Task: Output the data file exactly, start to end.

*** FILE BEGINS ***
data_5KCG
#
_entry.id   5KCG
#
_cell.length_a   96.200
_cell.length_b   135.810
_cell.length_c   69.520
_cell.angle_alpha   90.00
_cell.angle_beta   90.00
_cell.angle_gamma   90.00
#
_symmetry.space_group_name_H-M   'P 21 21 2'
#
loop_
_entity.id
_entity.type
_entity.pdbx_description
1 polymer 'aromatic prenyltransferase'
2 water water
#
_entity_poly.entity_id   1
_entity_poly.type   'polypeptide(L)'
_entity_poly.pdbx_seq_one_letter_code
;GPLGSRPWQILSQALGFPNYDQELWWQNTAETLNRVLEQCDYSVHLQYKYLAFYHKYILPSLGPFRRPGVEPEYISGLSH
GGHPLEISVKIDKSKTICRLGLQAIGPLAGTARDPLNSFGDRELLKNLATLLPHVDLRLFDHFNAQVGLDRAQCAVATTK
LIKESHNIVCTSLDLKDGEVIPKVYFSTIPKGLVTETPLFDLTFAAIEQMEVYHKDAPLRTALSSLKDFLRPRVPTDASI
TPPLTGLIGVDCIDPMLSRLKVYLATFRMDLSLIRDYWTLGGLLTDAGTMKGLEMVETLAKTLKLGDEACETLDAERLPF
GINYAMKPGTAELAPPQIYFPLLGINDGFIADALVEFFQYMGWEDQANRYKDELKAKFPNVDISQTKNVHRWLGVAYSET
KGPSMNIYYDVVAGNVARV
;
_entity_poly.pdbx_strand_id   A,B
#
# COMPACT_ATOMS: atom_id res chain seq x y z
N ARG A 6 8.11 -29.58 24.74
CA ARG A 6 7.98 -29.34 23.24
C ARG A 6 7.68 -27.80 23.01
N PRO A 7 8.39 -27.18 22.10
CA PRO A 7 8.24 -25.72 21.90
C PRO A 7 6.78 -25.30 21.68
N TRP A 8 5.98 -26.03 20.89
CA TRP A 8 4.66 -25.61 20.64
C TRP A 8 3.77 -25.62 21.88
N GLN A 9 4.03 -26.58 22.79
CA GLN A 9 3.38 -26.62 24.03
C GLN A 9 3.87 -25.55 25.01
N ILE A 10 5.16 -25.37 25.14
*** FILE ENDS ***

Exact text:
data_5KCG
#
_entry.id   5KCG
#
_cell.length_a   96.200
_cell.length_b   135.810
_cell.length_c   69.520
_cell.angle_alpha   90.00
_cell.angle_beta   90.00
_cell.angle_gamma   90.00
#
_symmetry.space_group_name_H-M   'P 21 21 2'
#
loop_
_entity.id
_entity.type
_entity.pdbx_description
1 polymer 'aromatic prenyltransferase'
2 water water
#
_entity_poly.entity_id   1
_entity_poly.type   'polypeptide(L)'
_entity_poly.pdbx_seq_one_letter_code
;GPLGSRPWQILSQALGFPNYDQELWWQNTAETLNRVLEQCDYSVHLQYKYLAFYHKYILPSLGPFRRPGVEPEYISGLSH
GGHPLEISVKIDKSKTICRLGLQAIGPLAGTARDPLNSFGDRELLKNLATLLPHVDLRLFDHFNAQVGLDRAQCAVATTK
LIKESHNIVCTSLDLKDGEVIPKVYFSTIPKGLVTETPLFDLTFAAIEQMEVYHKDAPLRTALSSLKDFLRPRVPTDASI
TPPLTGLIGVDCIDPMLSRLKVYLATFRMDLSLIRDYWTLGGLLTDAGTMKGLEMVETLAKTLKLGDEACETLDAERLPF
GINYAMKPGTAELAPPQIYFPLLGINDGFIADALVEFFQYMGWEDQANRYKDELKAKFPNVDISQTKNVHRWLGVAYSET
KGPSMNIYYDVVAGNVARV
;
_entity_poly.pdbx_strand_id   A,B
#
# COMPACT_ATOMS: atom_id res chain seq x y z
N ARG A 6 8.11 -29.58 24.74
CA ARG A 6 7.98 -29.34 23.24
C ARG A 6 7.68 -27.80 23.01
N PRO A 7 8.39 -27.18 22.10
CA PRO A 7 8.24 -25.72 21.90
C PRO A 7 6.78 -25.30 21.68
N TRP A 8 5.98 -26.03 20.89
CA TRP A 8 4.66 -25.61 20.64
C TRP A 8 3.77 -25.62 21.88
N GLN A 9 4.03 -26.58 22.79
CA GLN A 9 3.38 -26.62 24.03
C GLN A 9 3.87 -25.55 25.01
N ILE A 10 5.16 -25.37 25.14